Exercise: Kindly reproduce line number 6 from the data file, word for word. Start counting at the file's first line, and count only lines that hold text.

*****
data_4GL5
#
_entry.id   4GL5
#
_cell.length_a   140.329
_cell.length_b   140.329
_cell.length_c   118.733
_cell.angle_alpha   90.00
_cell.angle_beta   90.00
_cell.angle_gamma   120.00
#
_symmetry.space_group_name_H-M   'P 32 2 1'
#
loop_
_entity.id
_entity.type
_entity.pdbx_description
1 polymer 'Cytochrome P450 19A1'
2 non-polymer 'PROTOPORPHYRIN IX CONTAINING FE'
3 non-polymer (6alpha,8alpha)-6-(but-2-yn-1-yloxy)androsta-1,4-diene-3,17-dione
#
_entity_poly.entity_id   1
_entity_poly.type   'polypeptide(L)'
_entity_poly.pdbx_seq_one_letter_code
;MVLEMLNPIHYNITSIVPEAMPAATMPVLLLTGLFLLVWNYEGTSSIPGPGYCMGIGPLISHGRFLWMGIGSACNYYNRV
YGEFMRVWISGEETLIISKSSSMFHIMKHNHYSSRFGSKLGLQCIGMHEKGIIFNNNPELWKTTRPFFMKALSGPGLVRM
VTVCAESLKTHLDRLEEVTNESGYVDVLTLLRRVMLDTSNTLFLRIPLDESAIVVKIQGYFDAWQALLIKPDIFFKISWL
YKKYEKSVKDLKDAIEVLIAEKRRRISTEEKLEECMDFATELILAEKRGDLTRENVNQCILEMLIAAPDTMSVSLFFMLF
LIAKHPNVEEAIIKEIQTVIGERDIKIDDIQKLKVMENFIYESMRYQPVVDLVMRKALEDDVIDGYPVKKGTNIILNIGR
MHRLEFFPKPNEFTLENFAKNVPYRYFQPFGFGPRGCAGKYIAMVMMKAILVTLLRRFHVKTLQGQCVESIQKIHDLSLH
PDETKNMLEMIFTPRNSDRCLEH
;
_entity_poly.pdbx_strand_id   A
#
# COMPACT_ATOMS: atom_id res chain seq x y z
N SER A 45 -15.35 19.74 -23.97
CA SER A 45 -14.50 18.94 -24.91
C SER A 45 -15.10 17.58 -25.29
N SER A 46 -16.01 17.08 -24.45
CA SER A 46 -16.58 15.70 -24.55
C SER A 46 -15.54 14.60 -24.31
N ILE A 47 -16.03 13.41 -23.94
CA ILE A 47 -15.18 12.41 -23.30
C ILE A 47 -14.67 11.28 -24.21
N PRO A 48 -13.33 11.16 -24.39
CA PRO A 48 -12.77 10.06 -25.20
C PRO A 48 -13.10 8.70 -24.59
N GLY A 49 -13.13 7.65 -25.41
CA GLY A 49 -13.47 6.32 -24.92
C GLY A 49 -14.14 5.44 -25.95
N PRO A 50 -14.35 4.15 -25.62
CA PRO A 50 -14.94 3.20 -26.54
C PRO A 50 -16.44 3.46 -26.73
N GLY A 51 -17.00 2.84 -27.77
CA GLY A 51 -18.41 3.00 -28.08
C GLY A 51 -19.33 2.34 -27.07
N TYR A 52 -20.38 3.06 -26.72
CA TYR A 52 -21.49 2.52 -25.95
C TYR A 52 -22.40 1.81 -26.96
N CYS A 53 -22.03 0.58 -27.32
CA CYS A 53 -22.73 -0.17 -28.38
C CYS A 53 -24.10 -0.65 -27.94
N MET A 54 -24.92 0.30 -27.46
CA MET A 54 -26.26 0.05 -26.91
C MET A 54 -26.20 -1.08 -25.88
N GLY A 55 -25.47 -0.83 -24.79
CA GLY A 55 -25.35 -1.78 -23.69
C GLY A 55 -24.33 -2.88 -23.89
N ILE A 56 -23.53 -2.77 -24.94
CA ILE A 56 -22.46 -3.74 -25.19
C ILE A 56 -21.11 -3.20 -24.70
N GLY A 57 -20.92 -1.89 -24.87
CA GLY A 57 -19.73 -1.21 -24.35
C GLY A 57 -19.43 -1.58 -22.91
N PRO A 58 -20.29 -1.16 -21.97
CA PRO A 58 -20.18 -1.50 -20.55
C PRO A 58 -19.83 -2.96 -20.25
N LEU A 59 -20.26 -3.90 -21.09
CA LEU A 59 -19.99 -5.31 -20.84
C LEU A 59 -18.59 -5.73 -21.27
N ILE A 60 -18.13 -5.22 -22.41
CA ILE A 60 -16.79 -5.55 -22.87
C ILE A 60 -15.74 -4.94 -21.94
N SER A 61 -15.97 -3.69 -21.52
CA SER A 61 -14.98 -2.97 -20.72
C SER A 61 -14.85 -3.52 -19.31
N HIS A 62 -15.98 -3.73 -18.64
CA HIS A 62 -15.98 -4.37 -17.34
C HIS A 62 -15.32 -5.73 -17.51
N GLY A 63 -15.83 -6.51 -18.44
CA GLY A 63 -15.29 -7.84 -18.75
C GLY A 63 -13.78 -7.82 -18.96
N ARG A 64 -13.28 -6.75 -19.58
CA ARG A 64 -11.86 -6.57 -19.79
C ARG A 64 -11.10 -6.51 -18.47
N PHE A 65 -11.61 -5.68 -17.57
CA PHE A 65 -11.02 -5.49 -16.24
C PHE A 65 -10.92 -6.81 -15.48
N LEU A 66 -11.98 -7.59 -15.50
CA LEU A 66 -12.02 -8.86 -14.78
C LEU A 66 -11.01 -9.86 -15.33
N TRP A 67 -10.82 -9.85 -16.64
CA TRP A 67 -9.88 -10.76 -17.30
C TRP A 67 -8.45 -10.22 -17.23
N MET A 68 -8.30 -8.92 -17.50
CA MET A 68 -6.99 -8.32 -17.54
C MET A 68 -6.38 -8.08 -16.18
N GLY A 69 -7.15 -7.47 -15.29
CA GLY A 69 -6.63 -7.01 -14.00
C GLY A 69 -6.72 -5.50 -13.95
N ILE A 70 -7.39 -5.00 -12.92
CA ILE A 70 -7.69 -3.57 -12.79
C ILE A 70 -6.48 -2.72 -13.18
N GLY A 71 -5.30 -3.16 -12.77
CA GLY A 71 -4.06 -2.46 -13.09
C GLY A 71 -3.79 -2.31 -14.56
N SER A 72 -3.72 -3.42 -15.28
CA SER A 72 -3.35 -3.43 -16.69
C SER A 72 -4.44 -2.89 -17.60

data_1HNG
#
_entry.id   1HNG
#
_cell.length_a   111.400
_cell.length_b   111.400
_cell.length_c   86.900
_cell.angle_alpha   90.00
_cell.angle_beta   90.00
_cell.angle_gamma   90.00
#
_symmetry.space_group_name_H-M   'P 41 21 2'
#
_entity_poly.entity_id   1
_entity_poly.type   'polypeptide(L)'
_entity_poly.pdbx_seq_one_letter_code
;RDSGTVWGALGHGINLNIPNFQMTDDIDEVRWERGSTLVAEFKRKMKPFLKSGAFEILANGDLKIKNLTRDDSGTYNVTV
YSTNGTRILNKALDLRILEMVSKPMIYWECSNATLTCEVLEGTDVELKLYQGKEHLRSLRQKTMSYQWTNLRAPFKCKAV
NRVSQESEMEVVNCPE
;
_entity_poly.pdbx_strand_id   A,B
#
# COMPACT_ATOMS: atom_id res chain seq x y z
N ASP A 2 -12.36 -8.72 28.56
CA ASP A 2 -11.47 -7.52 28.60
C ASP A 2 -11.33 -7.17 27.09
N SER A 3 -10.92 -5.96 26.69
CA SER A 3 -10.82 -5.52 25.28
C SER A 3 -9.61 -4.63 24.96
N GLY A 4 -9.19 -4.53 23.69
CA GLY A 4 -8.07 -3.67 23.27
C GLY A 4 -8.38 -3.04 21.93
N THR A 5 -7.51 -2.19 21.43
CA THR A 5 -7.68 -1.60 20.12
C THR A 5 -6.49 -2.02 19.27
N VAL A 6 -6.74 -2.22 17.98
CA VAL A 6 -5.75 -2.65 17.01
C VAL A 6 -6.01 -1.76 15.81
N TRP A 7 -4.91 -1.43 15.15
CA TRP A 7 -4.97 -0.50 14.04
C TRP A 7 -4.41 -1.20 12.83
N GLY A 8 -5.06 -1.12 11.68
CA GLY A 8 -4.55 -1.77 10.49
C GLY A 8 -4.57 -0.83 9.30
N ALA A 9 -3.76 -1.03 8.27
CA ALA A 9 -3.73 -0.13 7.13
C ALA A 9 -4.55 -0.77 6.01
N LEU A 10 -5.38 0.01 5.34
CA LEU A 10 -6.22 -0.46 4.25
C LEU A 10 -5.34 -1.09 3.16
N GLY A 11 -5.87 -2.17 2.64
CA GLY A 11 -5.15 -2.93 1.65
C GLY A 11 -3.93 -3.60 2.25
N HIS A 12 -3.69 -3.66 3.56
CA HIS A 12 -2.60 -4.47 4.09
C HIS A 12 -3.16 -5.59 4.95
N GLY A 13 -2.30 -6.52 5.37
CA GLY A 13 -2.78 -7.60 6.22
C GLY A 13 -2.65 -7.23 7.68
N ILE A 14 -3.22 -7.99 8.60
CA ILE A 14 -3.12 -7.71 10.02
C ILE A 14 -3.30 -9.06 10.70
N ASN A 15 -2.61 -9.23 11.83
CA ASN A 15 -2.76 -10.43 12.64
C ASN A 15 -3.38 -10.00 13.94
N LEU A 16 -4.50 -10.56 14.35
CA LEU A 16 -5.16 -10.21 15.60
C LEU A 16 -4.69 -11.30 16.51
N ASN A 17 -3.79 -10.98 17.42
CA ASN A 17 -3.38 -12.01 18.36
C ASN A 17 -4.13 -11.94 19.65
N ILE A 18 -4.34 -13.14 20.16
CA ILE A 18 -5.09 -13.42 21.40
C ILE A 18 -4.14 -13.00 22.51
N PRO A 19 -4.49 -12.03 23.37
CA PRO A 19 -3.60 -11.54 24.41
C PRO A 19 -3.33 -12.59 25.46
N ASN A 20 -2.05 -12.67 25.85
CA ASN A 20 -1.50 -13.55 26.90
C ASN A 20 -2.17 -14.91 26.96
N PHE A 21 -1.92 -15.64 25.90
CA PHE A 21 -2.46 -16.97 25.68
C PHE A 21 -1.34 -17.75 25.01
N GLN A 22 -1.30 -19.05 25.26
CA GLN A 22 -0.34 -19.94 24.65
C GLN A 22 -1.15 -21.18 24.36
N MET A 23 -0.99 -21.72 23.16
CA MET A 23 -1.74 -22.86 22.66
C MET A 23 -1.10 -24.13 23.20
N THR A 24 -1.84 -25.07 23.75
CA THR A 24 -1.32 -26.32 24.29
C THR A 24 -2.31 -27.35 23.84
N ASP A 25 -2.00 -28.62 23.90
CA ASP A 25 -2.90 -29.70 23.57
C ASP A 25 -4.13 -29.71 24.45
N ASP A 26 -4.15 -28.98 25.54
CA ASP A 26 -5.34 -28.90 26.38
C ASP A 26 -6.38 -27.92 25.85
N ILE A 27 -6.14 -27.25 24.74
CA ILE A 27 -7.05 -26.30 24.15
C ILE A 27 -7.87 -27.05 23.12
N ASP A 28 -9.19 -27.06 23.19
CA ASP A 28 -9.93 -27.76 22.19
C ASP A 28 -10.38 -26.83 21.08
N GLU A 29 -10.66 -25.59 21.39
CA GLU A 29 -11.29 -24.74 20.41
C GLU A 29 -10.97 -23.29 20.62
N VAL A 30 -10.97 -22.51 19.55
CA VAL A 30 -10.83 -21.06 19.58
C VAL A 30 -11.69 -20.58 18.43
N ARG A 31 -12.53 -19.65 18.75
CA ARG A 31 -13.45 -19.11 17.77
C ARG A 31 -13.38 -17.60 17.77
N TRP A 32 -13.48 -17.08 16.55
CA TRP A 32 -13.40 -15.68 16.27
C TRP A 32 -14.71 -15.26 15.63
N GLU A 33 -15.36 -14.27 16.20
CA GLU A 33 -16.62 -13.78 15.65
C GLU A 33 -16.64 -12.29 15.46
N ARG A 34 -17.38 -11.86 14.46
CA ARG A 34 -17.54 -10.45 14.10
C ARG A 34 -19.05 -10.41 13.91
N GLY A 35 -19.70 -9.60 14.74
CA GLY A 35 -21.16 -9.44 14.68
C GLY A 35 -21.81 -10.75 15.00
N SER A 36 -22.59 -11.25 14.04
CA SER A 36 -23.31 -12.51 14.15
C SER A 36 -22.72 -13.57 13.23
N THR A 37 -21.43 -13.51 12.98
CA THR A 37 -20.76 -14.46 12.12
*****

_cell.length_b   140.329